Linda realized with chagrin that she'd been perpetuating discrimination—the last thing she wanted to do—simply by not noticing how much more often men asked for things that would help them get ahead. And the discrimination she'd perpetuated could have far-reaching consequences. Men with teaching experience would have meatier resumes and appear better qualified when they entered the job market than women who did not. The man who attended the public policy conference made valuable contacts that could be useful later in his career, and the woman who couldn't afford to go had missed out. The man who printed up his own stationery was able to present himself as a more polished and professional job candidate than the women who had not.
The social scientist in Linda perked up. She'd spent ten years teaching negotiation to students, salespeople, business executives, scientists, physicians, lawyers, and women's leadership groups. Did this difference in the rate of asking between her male and female students indicate that women weren't using negotiation to promote their careers as much as they could be? Was this a problem that contributed to the unequal treatment of women throughout their adult lives?
Linda turned to the existing research about gender differences in negotiation to find out. What she discovered surprised her: This large body of research looked almost exclusively at how men and women behave when they're negotiating. No one had taken a step back to look at what motivates people to negotiate in the first place, and—more significantly—whether men and women use negotiation to advance their goals at the same rate.
Eager to learn more, Linda and several colleagues launched a research program to explore these questions. She and her collaborators invited men and women into their research lab, asked them to play carefully designed games, and observed whether they used negotiation to improve their positions. They sent graduate students armed with questionnaires to airports and shopping malls. They designed experiments that explored the emotions people associate with negotiation. They created a huge Web survey to poll people of every age and economic group, from the lowest-skilled to the highest-paid professionals, about their attitudes toward negotiation. This survey asked participants about how and when they used negotiation and about the types of situations in which they felt they could negotiate. The bottom line: In every study, Linda's team found clear and consistent evidence that men initiate negotiations to advance their own interests about four times as frequently as women do.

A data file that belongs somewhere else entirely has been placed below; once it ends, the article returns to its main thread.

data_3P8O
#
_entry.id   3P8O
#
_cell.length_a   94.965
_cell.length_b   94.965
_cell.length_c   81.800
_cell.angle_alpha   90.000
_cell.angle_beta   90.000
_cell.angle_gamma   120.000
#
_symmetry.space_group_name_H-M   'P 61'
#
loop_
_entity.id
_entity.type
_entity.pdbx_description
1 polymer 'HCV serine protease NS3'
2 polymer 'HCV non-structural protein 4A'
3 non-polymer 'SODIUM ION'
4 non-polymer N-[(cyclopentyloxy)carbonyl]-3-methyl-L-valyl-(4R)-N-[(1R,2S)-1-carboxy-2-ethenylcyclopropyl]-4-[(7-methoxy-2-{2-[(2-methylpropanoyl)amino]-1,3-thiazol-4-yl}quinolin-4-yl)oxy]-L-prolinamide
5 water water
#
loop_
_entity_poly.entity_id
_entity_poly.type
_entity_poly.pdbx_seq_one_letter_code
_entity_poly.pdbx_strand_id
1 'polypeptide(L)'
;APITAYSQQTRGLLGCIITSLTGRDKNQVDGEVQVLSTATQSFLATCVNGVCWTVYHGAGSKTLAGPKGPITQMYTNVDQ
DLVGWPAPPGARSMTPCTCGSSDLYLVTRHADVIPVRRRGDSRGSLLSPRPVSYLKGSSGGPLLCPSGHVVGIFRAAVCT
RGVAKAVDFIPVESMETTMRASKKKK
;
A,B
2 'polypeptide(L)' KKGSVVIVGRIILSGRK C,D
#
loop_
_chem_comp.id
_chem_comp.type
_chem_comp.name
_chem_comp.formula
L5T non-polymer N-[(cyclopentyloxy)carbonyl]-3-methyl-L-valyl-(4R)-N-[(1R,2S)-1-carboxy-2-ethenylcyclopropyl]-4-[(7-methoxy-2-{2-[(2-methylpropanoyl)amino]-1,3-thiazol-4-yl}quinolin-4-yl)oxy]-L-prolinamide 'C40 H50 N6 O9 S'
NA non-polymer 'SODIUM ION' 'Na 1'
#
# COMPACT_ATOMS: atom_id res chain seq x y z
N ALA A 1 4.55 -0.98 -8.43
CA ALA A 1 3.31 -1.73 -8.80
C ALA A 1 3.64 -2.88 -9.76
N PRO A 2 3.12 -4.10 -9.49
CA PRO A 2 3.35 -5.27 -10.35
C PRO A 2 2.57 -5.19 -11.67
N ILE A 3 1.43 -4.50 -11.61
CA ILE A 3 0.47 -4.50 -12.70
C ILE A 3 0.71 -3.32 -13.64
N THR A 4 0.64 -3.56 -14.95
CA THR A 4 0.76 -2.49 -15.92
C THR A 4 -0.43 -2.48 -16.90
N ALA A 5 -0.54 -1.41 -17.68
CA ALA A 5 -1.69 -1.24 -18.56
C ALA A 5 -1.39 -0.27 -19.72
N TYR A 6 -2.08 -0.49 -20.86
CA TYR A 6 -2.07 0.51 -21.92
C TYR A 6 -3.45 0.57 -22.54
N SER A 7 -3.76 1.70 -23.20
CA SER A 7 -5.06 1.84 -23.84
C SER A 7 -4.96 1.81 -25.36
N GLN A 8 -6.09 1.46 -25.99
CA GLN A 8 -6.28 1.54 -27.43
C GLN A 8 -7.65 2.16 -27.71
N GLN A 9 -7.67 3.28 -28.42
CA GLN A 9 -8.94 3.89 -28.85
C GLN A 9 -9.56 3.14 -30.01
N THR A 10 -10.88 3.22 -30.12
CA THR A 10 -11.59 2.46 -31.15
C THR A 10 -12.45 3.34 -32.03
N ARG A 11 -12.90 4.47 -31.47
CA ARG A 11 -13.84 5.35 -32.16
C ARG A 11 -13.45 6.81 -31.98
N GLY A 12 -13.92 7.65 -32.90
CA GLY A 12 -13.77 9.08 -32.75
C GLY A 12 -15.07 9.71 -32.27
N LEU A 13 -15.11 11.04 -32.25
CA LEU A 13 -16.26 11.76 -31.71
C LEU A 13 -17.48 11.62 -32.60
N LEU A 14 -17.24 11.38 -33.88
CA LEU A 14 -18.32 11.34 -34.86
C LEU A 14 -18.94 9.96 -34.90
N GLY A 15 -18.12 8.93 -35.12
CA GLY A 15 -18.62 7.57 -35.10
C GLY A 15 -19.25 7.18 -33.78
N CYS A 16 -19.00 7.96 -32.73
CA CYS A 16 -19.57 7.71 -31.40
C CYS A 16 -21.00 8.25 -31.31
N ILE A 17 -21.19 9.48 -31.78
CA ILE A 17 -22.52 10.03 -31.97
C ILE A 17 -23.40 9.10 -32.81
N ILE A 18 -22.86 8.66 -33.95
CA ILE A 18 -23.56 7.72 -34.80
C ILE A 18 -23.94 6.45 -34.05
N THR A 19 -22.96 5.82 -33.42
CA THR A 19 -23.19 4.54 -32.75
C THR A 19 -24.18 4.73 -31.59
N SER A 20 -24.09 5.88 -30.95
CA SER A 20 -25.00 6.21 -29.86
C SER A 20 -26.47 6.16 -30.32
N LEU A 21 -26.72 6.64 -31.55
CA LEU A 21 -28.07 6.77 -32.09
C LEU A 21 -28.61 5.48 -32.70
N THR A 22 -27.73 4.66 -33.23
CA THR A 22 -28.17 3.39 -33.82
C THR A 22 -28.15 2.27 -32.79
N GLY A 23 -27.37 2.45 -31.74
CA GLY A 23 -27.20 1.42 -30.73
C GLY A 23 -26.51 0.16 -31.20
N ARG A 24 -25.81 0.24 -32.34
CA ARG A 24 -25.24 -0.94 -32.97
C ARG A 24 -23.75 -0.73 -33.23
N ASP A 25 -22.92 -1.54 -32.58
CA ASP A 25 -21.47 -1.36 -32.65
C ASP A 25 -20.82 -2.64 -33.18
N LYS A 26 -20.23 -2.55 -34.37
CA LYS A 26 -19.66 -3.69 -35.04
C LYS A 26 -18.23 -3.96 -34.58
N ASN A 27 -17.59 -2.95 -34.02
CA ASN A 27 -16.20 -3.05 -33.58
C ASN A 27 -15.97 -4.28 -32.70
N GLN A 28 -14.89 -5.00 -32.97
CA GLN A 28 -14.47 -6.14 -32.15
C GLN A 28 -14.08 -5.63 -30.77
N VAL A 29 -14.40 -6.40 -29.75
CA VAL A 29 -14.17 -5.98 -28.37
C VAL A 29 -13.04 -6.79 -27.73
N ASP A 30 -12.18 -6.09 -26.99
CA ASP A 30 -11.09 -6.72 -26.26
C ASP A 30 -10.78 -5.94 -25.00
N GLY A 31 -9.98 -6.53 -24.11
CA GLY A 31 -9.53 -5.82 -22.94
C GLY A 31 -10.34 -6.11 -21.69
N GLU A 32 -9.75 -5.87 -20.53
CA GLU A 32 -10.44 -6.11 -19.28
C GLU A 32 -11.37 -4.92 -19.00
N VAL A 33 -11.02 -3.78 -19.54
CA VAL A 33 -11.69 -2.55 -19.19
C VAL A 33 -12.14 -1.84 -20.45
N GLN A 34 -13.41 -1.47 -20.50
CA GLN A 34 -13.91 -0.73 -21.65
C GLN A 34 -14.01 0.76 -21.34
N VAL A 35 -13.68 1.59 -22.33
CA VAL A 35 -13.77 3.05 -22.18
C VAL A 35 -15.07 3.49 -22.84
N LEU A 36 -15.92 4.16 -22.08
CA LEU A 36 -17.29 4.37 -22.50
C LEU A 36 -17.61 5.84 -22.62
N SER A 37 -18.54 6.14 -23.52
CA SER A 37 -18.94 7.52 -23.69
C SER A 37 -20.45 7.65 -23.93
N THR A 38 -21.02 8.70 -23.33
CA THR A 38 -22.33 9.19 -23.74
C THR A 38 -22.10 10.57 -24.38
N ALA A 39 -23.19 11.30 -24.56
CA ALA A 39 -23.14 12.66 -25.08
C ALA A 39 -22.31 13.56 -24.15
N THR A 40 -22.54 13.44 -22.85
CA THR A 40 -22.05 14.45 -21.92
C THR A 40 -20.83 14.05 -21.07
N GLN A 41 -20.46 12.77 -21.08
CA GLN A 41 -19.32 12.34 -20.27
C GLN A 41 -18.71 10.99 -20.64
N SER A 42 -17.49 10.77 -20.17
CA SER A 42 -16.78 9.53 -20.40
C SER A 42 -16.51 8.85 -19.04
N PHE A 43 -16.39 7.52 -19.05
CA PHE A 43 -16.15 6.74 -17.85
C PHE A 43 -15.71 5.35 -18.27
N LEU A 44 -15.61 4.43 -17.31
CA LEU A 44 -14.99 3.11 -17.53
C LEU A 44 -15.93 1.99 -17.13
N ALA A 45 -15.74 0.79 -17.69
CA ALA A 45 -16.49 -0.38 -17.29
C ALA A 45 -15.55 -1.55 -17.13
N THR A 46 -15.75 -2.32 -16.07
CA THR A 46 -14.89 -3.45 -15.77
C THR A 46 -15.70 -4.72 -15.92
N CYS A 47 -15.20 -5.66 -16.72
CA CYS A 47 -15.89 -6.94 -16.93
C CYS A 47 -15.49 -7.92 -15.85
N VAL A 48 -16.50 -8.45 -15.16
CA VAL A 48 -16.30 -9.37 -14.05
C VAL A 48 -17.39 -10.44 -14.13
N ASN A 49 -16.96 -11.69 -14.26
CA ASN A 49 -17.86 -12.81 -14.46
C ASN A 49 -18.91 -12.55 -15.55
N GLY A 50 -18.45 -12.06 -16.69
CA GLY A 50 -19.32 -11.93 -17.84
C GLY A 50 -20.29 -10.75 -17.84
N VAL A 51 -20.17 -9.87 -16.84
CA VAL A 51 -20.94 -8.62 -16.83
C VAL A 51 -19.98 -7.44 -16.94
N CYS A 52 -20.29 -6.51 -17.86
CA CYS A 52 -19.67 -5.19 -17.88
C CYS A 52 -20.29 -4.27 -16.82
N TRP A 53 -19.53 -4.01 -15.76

The cost of not asking
Does this difference matter? Does the relative infrequency with which women assert what they want actually cost women, and if so, what are the costs? Since the wage differential between men and women still hovers around 77 percent—meaning women on average earn only 77 cents for every dollar earned by a man—Linda decided to look first at salaries. What she found shocked her: Not negotiating their salaries, it turns out, can be outrageously expensive for women. Here are a few examples of how costly it can be.
At twenty-two, just out of college, you and a twenty-two-year-old man with the same qualifications are offered the same job for the same salary: $25,000. You accept the $25,000 while the man negotiates and raises his starting salary to $30,000. The man deposits the extra $5,000 in a low-earning account, an account that grows about 3 percent every year. Throughout your working lives, the two of you both average 3 percent annual salary increases but of course your salary can't keep pace with his because he started out higher. Every year, the man takes the difference between what he would have earned if he'd accepted the $25,000 (what you're earning) and what he's actually earning because he negotiated for more, and he adds that amount to the same low-yield account he opened when he was twenty-two. By the time he's ready to retire at sixty-five, that account contains $784,192—over three-quarters of a million dollars accumulated simply because he negotiated that one time. That's over three-quarters of a million dollars you don't have because you didn't negotiate. If the man puts the money in an account earning 5 or 6 percent, his gains would be even higher.